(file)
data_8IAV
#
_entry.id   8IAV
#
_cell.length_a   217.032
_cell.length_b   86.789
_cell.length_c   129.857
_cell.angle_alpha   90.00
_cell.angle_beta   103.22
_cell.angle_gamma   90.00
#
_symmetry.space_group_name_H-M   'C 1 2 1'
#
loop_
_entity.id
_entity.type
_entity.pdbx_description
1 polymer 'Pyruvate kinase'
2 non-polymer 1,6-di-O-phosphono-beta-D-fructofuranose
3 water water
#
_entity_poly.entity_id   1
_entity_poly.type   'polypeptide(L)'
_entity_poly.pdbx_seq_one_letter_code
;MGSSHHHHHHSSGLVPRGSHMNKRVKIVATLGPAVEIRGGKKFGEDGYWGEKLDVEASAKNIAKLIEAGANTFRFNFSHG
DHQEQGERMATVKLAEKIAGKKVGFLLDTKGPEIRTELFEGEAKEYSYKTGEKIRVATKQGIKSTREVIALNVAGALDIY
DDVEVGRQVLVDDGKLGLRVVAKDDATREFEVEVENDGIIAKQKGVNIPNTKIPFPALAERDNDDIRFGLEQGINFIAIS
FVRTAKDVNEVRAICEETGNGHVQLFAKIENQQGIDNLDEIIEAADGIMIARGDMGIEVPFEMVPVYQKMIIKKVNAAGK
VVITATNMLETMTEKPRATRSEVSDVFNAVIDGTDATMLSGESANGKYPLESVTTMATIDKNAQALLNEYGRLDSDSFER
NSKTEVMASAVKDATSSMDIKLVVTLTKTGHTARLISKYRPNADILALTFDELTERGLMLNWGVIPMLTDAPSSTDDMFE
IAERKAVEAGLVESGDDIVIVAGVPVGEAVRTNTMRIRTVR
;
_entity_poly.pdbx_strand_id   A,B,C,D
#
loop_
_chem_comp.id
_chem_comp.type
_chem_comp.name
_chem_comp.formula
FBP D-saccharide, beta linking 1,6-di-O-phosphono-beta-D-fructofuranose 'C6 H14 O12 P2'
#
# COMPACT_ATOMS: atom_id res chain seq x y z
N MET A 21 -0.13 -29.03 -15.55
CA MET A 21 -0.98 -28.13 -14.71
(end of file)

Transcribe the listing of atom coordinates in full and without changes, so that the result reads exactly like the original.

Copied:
data_8IAV
#
_entry.id   8IAV
#
_cell.length_a   217.032
_cell.length_b   86.789
_cell.length_c   129.857
_cell.angle_alpha   90.00
_cell.angle_beta   103.22
_cell.angle_gamma   90.00
#
_symmetry.space_group_name_H-M   'C 1 2 1'
#
loop_
_entity.id
_entity.type
_entity.pdbx_description
1 polymer 'Pyruvate kinase'
2 non-polymer 1,6-di-O-phosphono-beta-D-fructofuranose
3 water water
#
_entity_poly.entity_id   1
_entity_poly.type   'polypeptide(L)'
_entity_poly.pdbx_seq_one_letter_code
;MGSSHHHHHHSSGLVPRGSHMNKRVKIVATLGPAVEIRGGKKFGEDGYWGEKLDVEASAKNIAKLIEAGANTFRFNFSHG
DHQEQGERMATVKLAEKIAGKKVGFLLDTKGPEIRTELFEGEAKEYSYKTGEKIRVATKQGIKSTREVIALNVAGALDIY
DDVEVGRQVLVDDGKLGLRVVAKDDATREFEVEVENDGIIAKQKGVNIPNTKIPFPALAERDNDDIRFGLEQGINFIAIS
FVRTAKDVNEVRAICEETGNGHVQLFAKIENQQGIDNLDEIIEAADGIMIARGDMGIEVPFEMVPVYQKMIIKKVNAAGK
VVITATNMLETMTEKPRATRSEVSDVFNAVIDGTDATMLSGESANGKYPLESVTTMATIDKNAQALLNEYGRLDSDSFER
NSKTEVMASAVKDATSSMDIKLVVTLTKTGHTARLISKYRPNADILALTFDELTERGLMLNWGVIPMLTDAPSSTDDMFE
IAERKAVEAGLVESGDDIVIVAGVPVGEAVRTNTMRIRTVR
;
_entity_poly.pdbx_strand_id   A,B,C,D
#
loop_
_chem_comp.id
_chem_comp.type
_chem_comp.name
_chem_comp.formula
FBP D-saccharide, beta linking 1,6-di-O-phosphono-beta-D-fructofuranose 'C6 H14 O12 P2'
#
# COMPACT_ATOMS: atom_id res chain seq x y z
N MET A 21 -0.13 -29.03 -15.55
CA MET A 21 -0.98 -28.13 -14.71